Well here’s a strange one. Hailing from Jackson, Mississippi comes Illabobcain, one of the most oddly named rappers in recent memory. But even more puzzling than Illa’s name is his intent with “The Laser Disc Diaries.” After spinning the album a few times now, I’m still feeling unsure as to whether I’m meant to take it seriously, or whether it’s just a big joke. If in fact it is meant to be the latter, then I must confess: I just don’t get it.

The press release for “The Laser Disc Diary” has T-Bones Records claiming to be the record label that brought you the genius of Afroman. While it’s true that T-Bones definitely did bring us Afroman (and aren’t we all glad that they did!), I think it’s clear where the misnomer is in that claim, right? And lemme just say that if Afroman is indeed a genius, then his label-mate Illabobcain is the Forrest Gump of southern rap.

During his Fifteen Minutes, Afroman gave us some laughs; I think most of us can admit to at least chuckling the first time we heard “Because I Got High.” And it was clear that with that track (and the rest of his album, for that matter), Afroman was out to make us laugh. Nobody took him seriously, and that was fine. But Illabob isn’t content with being just another stupid novelty act, like Afroman. Oh no. He’s gonna switch it up on us and make us think. Is he a joke or not?

The very fact that this question exists is an indicator for the quality of the album. Think about it: if Illabobcain was an ill lyricist, would I be asking if he was a joke or not? And on the flip side, if Illabobcain was spitting hilarious one-liners and acting a fool, making me laugh, would I be asking if he was a joke or not? See my point? Whichever card Illa is TRYING to play here, it ain’t workin either way. He rarely ever has a point to make, and I get the feeling that he is trying to be funny, but having a hard time at it. Boasting some of the most simplistic rhymes this side of kindergarten, and a flow that makes Bizarre from D12 sound good, Illabobcain will make you cringe before he makes you nod ya head though. Listening to him, you’ll find yourself making the same face that you make when your lemonade’s too sour. Here’s a sampling of Illabobcain’s lyrics from the opening track, “Noxomut” (my apologies in advance…):

“I peeled out, to my destination
Relaxing my mind was my occupation
I, pulled in the parking lot
There was not a lot
Of space.. for me to park, mine
So I twist and turned, got in a tight space
Got out, hit my alarm and then approached the place
I seen a bunch of big booties, gigglin, smilin
I wish I could knock them girls to Long Island..”

Now what the hell is this, you say. I don’t know; I wish I could help you to understand what’s going on here, but I can’t. I have no clue, myself. And sadly, that’s some of the better lyrics on the album, too. If you’re reading this review right now, and have played PaRappa the Rapper on your Playstation, then rest assured: that game had tighter rhymes than Illabobcain does. On a positive note, at least Illa sounds like he’s really putting in a lot of effort in his delivery. That’s a good thing. Or maybe it’s just sad.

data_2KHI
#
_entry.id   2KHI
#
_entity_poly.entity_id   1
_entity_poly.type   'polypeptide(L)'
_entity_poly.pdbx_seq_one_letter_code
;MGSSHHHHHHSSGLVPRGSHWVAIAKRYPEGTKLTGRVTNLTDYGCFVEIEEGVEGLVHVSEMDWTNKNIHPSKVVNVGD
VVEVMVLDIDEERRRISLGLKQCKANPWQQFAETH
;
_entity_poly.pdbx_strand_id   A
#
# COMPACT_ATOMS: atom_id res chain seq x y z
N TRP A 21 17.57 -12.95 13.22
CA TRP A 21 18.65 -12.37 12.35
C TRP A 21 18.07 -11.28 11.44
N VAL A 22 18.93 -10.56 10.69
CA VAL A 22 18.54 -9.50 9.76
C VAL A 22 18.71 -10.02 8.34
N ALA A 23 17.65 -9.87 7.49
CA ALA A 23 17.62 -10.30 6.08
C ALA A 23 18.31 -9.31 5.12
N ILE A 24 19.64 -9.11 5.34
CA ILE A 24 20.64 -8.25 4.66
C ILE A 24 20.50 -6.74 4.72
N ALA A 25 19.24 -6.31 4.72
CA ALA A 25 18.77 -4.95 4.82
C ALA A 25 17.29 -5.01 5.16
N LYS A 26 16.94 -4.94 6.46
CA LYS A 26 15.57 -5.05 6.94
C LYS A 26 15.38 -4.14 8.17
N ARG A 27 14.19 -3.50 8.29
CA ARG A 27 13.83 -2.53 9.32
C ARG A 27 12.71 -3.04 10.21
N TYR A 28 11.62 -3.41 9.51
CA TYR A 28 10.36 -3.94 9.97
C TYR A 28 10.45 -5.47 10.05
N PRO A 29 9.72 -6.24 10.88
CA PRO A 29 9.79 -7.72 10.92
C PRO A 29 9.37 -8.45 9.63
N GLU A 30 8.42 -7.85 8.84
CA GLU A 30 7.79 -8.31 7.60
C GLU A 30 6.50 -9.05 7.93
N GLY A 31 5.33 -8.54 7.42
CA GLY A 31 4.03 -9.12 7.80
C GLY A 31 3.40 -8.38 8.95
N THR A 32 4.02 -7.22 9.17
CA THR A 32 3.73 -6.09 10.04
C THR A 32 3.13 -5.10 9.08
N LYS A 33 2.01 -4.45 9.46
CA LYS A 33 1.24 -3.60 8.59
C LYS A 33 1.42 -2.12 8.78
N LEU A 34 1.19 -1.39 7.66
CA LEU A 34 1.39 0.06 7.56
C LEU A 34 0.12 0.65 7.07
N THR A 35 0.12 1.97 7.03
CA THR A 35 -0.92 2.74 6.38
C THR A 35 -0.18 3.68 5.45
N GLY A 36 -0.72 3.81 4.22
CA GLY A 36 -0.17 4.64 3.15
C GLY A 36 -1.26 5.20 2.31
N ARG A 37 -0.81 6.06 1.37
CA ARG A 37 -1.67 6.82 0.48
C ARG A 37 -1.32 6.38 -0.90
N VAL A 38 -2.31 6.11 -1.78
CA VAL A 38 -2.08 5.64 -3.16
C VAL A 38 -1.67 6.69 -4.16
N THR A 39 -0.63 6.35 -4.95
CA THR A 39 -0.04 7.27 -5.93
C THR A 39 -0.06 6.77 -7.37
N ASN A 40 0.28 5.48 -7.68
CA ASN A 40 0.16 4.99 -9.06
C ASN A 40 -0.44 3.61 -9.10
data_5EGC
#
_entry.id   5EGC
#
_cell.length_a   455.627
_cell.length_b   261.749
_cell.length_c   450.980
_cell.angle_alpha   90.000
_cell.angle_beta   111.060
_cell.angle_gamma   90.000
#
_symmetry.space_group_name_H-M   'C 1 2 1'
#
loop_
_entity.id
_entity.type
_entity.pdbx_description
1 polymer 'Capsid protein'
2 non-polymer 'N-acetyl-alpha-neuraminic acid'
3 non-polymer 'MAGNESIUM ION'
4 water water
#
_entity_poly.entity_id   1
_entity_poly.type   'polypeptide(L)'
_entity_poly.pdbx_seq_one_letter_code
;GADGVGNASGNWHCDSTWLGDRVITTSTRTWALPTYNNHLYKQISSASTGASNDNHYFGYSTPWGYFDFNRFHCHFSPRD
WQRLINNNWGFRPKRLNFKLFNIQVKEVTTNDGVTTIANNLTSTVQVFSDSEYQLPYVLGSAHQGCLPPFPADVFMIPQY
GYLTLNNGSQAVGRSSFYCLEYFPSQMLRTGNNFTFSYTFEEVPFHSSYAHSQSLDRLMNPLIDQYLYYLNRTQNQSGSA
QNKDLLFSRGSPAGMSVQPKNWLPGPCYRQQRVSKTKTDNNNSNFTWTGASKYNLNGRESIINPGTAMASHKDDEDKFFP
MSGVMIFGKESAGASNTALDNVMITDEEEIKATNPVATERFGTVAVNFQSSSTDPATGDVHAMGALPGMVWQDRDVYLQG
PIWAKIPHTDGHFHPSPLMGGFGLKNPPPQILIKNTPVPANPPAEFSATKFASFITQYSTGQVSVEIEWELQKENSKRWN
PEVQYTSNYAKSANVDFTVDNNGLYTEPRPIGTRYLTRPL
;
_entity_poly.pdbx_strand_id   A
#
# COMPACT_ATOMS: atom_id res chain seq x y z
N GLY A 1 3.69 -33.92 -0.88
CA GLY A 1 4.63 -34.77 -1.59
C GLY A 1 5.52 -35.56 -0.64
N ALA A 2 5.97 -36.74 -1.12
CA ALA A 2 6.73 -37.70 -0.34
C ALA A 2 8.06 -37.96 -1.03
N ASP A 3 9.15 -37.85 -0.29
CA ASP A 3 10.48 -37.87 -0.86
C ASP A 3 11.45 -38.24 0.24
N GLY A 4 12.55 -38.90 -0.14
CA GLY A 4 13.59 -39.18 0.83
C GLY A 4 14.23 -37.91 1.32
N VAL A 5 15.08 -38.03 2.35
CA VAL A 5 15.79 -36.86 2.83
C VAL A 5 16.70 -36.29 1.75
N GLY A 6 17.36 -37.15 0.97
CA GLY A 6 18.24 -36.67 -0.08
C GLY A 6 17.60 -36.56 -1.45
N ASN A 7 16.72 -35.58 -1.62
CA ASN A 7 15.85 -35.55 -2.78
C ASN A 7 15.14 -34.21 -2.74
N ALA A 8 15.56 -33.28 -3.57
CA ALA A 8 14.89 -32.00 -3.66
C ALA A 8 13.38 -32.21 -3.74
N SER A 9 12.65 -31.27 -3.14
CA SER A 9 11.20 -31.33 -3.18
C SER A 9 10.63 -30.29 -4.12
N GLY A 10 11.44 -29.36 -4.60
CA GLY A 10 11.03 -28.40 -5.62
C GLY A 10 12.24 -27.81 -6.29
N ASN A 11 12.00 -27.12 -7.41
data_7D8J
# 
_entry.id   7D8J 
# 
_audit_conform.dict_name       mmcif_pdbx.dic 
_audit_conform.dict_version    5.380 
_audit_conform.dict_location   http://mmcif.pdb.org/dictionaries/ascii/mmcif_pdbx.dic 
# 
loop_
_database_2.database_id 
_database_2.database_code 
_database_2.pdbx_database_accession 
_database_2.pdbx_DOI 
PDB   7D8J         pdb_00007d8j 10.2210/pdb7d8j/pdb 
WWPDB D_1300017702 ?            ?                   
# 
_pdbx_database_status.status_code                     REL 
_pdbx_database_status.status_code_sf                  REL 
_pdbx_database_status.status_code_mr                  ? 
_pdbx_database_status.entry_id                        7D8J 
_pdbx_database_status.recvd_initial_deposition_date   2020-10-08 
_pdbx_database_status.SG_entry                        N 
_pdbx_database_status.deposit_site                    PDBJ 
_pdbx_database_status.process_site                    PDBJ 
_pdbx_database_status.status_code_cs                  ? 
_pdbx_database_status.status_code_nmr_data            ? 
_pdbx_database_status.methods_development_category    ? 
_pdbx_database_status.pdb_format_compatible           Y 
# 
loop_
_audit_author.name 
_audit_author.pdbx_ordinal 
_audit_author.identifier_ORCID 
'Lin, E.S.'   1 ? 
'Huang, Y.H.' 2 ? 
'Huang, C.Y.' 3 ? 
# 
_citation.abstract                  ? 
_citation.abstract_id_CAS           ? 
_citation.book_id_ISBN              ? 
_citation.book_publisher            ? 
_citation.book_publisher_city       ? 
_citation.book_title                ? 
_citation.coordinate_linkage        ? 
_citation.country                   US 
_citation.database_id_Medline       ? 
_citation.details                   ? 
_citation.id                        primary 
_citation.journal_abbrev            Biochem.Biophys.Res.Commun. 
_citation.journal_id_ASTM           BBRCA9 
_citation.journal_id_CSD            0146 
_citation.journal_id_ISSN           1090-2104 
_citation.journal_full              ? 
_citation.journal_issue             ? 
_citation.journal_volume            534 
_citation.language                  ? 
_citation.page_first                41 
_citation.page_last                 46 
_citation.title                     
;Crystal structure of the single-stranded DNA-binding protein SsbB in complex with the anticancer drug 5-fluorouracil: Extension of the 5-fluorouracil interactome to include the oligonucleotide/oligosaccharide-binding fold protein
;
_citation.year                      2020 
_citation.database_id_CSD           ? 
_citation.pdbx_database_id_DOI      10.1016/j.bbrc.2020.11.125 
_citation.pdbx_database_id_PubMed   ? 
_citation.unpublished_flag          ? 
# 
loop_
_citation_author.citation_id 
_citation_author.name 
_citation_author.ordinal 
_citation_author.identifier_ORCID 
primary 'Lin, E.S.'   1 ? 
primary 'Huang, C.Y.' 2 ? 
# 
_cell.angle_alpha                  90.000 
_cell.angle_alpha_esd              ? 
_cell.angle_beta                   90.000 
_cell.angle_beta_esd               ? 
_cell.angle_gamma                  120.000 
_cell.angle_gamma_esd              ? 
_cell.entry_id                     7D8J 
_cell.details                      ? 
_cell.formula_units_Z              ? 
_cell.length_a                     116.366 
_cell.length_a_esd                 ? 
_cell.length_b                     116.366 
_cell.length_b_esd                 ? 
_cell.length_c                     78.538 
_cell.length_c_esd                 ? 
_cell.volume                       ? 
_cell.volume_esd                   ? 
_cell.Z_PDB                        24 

But “The Laser Disc Diaries” saves itself from being a total wreck by providing us with some surprisingly (read: VERY surprisingly) good beats. Honestly, I think Illa (and co-producer Hi-Rolla), could give Mannie Fresh a run for his money when it comes to beats. I say Mannie Fresh not because I’m a huge fan of his, but beacuase that’s who seems to be inspiring the funky, synthed-out music on this album. And just like every Ca$h Money release to date, Illabobcain’s strength definitely lies within the beats. Maybe it’s a Southern thing.

“Funk Leatha”, a track about a girl who wears too much leather (???), has enough horn-sounding noise to sound nice. “Give Me-A” has a Biz Markie-esque cornball piano vibe to it, and “Ape 2 Ape” weighs in as the strongest track, with a techno/rock/rap beat that’ll bang on your eardrums. Most of the time though, it’s a shame that Illabobcain raps over his beats, because I think they could have been put to good use if paired up with the right MCs. Don’t get me wrong: Illabobcain sure isn’t the next Timbaland or anything, but he’s alright.

So, in the end, a few people might buy this album, and a small percentage of them will probably even enjoy it. But when it’s all said and done, “The Laser Disc Diaries” will fizzle out, fall by the wayside, and everyone will try to forget it ever happened. Kind of like laser discs, I guess. Hey, wait a minute! Maybe there’s something to Illabobcain after all… nah!

Illabobcain :: The Laser Disc Diaries